Government has published a list of the types of business which must remain closed during the lockdown. There are, however, exceptions within each category, where businesses can continue to trade or can reopen. For details of which types of business can continue to trade or re-open see government guidance. The government has also published detailed workplace guidelines covering eight work sectors including warehouses; offices and shops. The guidance contains five essential messages:
- Work from home, if possible
- Consulting with workers and trade unions on Covid-19 risk assessments
- Maintaining two metres social distancing
- Manage transmission risk (by taking practical and physical steps)
- Reinforcing and enhancing cleaning processes (including more frequent cleaning and providing handwashing facilities or hand sanitisers)
Can we ask employees/workers to return to work?
Yes, but only provided it’s essential and safe for them to do so. Where possible employers should allow employees to work from home and employers should take "reasonable steps" to allow and assist working from home.
What must employers do to ensure a safe workplace before reopening?
Employers must take “all reasonable steps” to ensure that there is a safe place of work for employees. This means social distancing should be implemented if possible but where it isn’t possible measures should be implemented to control the risk of transmission. This is also now a mandatory requirement to carry out a risk assessment to assess any COVID-19 risks. The risk assessment must:
- Identify work activities or situations might cause transmission of the virus
- Consider who may be at risk
- Decide how likely any exposure is to employees
- Identify ways of removing the activities or situations or, where this isn’t possible
The risk assessment must be recorded in writing and set out what steps have been taken in addressing any risk. The government guidance states it “expects” employers with 50 employees or more to publish the results of their risk assessment (not the actual risk assessment) on their website. Although there is currently no statutory requirement to do so this may change in the future. Where an employer has carried out a risk assessment it should display a notice (a download is provided in the government guidance) demonstrating compliance. Employers should consult with either their trade union partners (where they recognise one) or alternatively with their employees to agree what safeguards and guidance should be implemented.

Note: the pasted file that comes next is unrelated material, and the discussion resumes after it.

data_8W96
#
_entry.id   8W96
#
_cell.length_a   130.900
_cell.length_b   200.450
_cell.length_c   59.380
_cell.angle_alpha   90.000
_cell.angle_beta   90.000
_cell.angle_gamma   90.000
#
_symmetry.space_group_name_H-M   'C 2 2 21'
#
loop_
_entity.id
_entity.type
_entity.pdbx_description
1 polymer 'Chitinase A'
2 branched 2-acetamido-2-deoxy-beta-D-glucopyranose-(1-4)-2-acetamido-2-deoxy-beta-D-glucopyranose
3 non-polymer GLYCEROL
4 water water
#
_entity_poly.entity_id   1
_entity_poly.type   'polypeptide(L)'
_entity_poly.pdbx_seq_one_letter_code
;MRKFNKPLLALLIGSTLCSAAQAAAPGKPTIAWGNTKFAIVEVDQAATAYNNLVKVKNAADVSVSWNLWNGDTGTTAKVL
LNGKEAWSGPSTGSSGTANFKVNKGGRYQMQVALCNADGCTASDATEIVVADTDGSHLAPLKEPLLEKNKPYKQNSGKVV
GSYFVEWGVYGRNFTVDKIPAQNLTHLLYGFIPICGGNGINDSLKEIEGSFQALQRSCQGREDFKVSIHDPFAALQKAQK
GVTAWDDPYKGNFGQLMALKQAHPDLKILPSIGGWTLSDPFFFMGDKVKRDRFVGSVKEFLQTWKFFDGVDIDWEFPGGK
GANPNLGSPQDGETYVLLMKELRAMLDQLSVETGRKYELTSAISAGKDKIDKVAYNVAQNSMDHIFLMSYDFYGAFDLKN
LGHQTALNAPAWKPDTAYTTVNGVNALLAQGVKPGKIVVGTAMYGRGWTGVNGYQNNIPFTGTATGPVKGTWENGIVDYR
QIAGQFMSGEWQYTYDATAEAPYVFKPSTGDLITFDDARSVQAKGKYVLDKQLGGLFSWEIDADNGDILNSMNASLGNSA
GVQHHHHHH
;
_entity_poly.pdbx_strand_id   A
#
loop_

How does Step One of the recovery plan change things for people who are vulnerable to COVID-19?
No significant changes have been made to the previous guidance for vulnerable people. Some refinements in terminology are apparent as government attempts to give clearer guidance but the fundamental guidance for vulnerable people remains the same. A recap:
Clinically extremely vulnerable – these are the people who have been advised to “shield” themselves following receiving a letter or being told by their GP that they are in this group. The advice to them, which is to stay at home and avoid any face-to-face contact with other people, remains the same. They should not be attending a workplace but may be able to work from home. Employers should continue to follow the guidance below in relation to leave, pay and furloughing.
Clinically vulnerable – these are the people who have underlying health condition which means that although they are not in the ‘extremely vulnerable’ group, they should continue to take particular care to minimise contact with others outside their households, but do not need to be shielded. These include those aged over 70, those with specific chronic pre-existing conditions and pregnant women. The position for the clinically vulnerable has again not changed; they were previously advised to work from home ‘where possible’ but it is clear from that message that they might attend work where there was no other option. It is essential that other measures are considered by employers before bringing them into the workplace. Employers should continue to follow the guidance below in relation to leave, pay and furloughing.
Those required to self-isolate – there is no change to the position for people required to self-isolate because they or a member of their household displays symptoms of COVID-19. Employers should continue to follow the guidance below n relation to leave and pay during self-isolation.
What about those with childcare responsibilities or other caring responsibilities?
Step One of the recovery plan does not change the situation for people with childcare or other care responsibilities which result from COVD-19. To an extent childcare pressures may be relieved when schools re-open, but given the plans for phased re-opening and limits to classroom sizes etc, it appears unlikely that the burden of childcare will be completely removed for many people in relation to their availability to work. Employers should follow the guidance below in relation to leave, pay and furloughing.
Do we need to provide personal protective equipment (PPE)?
There’s no obligation on employers to provide PPE unless the working environment is one where it is usually supplied. The government guidance indicates that social distancing, facilities for hand washing and regular cleaning or workplaces and premises are adequate. However, one of the considerations in your risk assessment should be whether PPE is necessary and, if so, what level. Where PPE is required it must be suitable should be supplied free of charge.
Do we need to consider travel arrangements for employees/workers?
There is no obligation on an employer to do so but HSE guidance provides the following advice:
- Identify where people can travel alone in their own transport (or walk, or cycle if it is safe to do so) when getting to and from work to maintain social distancing
- Stagger arrival and departure times so people can keep to the 2 metre social distancing rules by not using entry/exit points at the same time